21. <quickprintreadystate style="display: none;"></quickprintreadystate><quickprintreadystate style="display: none;"></quickprintreadystate>Back home from Hershey, it was time to tackle the frame. Although we had powerwashed everything at Ed's, there is still a mountain of grease and dirt everywhere. I spread out the tarps and got to work. I made the pleasant discovery that the rear spring shackles looked almost brand new. I have the feeling this car was gone over mechanically some time before I bought it. Since Phil and I probably didn't put more than 4,000 miles on her, collectively, things seem to be in pretty good shape. I began disassembly of the front axle. The biggest problem was getting the totally rusted cotter pins out. A real pain in the you know what. Everything else broke loose with a bit of muscle power and a long breaker bar. I got everything off the driver's side. The brake linings need replacing. I'm hoping the drums can be turned - they look okay, but I won't know until I get them into the shop for turning. The brake hoses were toast, the rubber rotten and the fittings corroded. The lines themselves, which I thought were copper, are actually copped coated steel and have rusted away to nothing. Total replacement of everything required, plus new brake cylinders and springs. Oddly, the driver's side kingpin seems solid and the spindle moves smoothly, while the passenger side pin is shot, with lots of back and forth movement. I'm not sure how that happened, but I'm replacing both with the king pins I got at Hershey.<quickprintreadystate style="display: none;"></quickprintreadystate> The Delco shocks still work, which amazed me. I'm hoping the shafts are still smooth and un-pitted. I plan to replace the seal, and, if the shafts are okay, it should be an easy rebuild. I need to source the rubber grommets for the arm mounting points. Still lots of work to do on the passenger side. More details and close up photos when I get the entire front end apart. <quickprintreadystate style="display: none;"></quickprintreadystate> I need to get new bearings and seals for the front wheels. I don't want to make the same mistake that Phil did in 1980 and destroy the seals by taking them out and then finding out that I can't get new ones. Anybody have a good source?<quickprintreadystate style="display: none;"></quickprintreadystate>
  22. Thanks for all the kind comments and the encouragement - it's greatly appreciated. Now on to more entertaining matters - the resurrection of Daphne.<quickprintreadystate style="display: none;"></quickprintreadystate><quickprintreadystate style="display: none;"></quickprintreadystate> My brother flew out from his home in Denver and we drove to Hershey from my place in Illinois. Nice drive, plenty of sunshine and a chance to catch up as we don't see each other that often. The weather was good on Wednesday and we parked and hit the Green field first, contacting Larry (yirgaman) who had everything waiting for us. All the items were as advertised - a nice, relined gas tank, new king pins and the interior door handle I needed. Larry threw in a spring and escutcheon which was really nice. While there I noticed a glass case filled with other small goodies. Despite having a tail light, these were so much better than mine, so I bought one - for less than I paid for my rough one. Thanks Larry! Larry's space was at the North end of the Green Field and near the cross walk so I managed to carry everything back to the car without much of a problem. Then it was on to the South Chocolate Field to hook up with Jim (sandbarfarm 31) and pick up a radiator. It was advertised as coming from a 30,000 mile car that had been rodded and it sure met those standards. I won't know for sure until I take it to the radiator shop for a checkout, but it looked good to me. Luckily, Jim had a dolly and we made the long, long trip back to the car. We walked around some more and I managed to find a set of spring shackles and pick up lots of cards from restoration suppliers and chrome shops. We spotted this Stanley Steamer near the Car Corral. My brother found a car he really liked in the car corral - a 1932 Chevrolet, all original, with 19,000 miles. He was tempted, but his small garage and transport problems made it impossible, but he wanted that car! Then the rains came. We headed for the Coker Tire space and I got a big discount on six 5.50 - 18 Firestone blackwalls and saved myself a ton is shipping costs. Thankfully, they had wheeled cars available, and we made another long journey back to the car. Along the way, we spotted Wayne Carini of Chasing Classic Cars fame trying to cover up his big, open cars before the rain ruined the leather upholstery. We got the tires back to the car, slipping and sliding down the grassy hill of the parking lot, and then made the trek back to Coker to return the cart. By that time we were both exhausted and headed back to the motel for some well deserved rest. The rain dampened things for the next two days, so we attended the Dodge Brothers Club dinner on Friday night and headed home on Saturday. A great, if slightly wet trip, and I picked up some much needed items for the restoration. <quickprintreadystate style="display: none;"></quickprintreadystate><quickprintreadystate style="display: none;"></quickprintreadystate>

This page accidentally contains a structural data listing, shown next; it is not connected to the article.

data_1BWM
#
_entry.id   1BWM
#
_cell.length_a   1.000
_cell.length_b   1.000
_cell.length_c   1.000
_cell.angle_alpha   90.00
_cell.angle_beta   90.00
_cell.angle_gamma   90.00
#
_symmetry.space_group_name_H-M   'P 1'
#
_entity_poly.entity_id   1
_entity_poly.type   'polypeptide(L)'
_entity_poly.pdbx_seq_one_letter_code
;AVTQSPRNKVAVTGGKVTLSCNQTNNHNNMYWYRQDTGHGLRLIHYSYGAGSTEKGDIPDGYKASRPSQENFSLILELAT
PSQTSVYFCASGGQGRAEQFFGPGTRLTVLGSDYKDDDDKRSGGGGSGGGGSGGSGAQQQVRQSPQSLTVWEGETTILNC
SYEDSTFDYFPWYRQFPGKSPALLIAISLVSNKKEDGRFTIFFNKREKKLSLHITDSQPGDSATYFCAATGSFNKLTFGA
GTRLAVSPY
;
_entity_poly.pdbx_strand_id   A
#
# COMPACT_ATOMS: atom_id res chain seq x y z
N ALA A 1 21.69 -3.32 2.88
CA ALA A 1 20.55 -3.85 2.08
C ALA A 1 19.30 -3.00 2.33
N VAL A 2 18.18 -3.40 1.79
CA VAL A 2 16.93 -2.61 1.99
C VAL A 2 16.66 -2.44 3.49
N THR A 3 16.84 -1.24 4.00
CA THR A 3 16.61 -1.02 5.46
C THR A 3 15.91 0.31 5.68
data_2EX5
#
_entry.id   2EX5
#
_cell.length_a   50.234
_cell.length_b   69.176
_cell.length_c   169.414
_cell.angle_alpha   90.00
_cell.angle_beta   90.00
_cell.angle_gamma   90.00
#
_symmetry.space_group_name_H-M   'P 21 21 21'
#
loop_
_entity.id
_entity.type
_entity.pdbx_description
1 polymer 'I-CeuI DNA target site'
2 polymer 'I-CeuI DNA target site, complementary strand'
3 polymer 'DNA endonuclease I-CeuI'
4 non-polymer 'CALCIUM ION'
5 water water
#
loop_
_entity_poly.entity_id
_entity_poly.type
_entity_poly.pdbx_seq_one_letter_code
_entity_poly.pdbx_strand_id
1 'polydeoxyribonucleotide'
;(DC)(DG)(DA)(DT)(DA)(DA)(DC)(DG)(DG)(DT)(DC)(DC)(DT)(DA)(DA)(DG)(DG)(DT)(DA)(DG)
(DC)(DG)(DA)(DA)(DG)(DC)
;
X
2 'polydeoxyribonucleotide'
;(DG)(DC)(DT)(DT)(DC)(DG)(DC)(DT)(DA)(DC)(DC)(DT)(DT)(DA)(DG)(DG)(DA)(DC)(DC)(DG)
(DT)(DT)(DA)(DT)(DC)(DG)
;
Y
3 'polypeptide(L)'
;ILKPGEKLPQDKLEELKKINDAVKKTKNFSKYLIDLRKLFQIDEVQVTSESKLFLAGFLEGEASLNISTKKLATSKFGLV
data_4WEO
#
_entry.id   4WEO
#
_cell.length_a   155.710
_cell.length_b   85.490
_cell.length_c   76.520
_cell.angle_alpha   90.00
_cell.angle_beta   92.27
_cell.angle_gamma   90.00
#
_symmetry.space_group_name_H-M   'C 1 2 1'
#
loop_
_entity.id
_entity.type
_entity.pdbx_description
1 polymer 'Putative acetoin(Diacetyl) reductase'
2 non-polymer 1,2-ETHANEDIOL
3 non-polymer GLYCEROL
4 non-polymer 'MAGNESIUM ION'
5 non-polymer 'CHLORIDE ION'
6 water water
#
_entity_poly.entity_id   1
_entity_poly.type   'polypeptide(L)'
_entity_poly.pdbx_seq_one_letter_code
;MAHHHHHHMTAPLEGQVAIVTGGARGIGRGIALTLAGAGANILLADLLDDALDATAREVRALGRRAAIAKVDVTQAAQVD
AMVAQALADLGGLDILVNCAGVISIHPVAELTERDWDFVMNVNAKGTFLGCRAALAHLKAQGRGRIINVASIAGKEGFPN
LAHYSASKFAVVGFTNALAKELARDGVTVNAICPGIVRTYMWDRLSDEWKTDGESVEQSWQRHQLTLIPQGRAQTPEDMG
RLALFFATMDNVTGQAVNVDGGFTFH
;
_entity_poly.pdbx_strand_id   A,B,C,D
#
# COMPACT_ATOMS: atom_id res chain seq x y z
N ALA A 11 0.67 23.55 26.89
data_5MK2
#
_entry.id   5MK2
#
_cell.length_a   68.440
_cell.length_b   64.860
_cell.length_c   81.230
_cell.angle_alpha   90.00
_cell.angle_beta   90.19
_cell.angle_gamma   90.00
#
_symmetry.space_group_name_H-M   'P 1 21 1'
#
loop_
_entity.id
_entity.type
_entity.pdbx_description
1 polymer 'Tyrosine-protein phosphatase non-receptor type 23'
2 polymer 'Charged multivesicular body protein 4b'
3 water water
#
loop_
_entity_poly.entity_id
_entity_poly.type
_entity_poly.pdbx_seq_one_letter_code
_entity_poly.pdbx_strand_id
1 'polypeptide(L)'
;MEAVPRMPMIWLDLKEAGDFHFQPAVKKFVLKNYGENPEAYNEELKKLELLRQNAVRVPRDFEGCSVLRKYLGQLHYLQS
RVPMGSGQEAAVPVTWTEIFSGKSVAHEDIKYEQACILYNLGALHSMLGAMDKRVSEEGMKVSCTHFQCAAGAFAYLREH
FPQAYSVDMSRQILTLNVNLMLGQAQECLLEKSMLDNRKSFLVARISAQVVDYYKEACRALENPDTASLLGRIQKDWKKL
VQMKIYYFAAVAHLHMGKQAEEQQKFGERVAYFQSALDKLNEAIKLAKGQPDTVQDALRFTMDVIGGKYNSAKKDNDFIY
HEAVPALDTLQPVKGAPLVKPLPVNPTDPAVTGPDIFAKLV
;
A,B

23. Like any old car you have to keep on top of things, but these old Mopars are very solid, dependable cars that are generally easy to work on. Check for front floor rot as the cowl vents often leak over the years and water collects under the front rubber mat and tends to promote rust in these areas. Get a shop manual - I have one if you're interested. It is very complete and well illustrated and will take you through any repairs you may need to make. I've had a 48 Plymouth and a 50 Dodge Wayfarer, and both were excellent cars. They aren't great on the freeway as 60 is about the top end for most, but you can install an overdrive if highway driving is your forte. On back roads they drive great, with a smooth ride and super cushy seats. The only thing that always seems to be a pain is getting the rear brake drums off if you need to work on the brakes. Plenty of posts here on how to do it, but that is one pain in the neck in my opinion.
  24. Thanks everyone for the kind words. I hope I didn't come off as too much of a crybaby. It is what it is and I'll continue on with the low cost aspects of the restoration for the time being - if there is such a thing as "low cost" when it comes to these great old cars.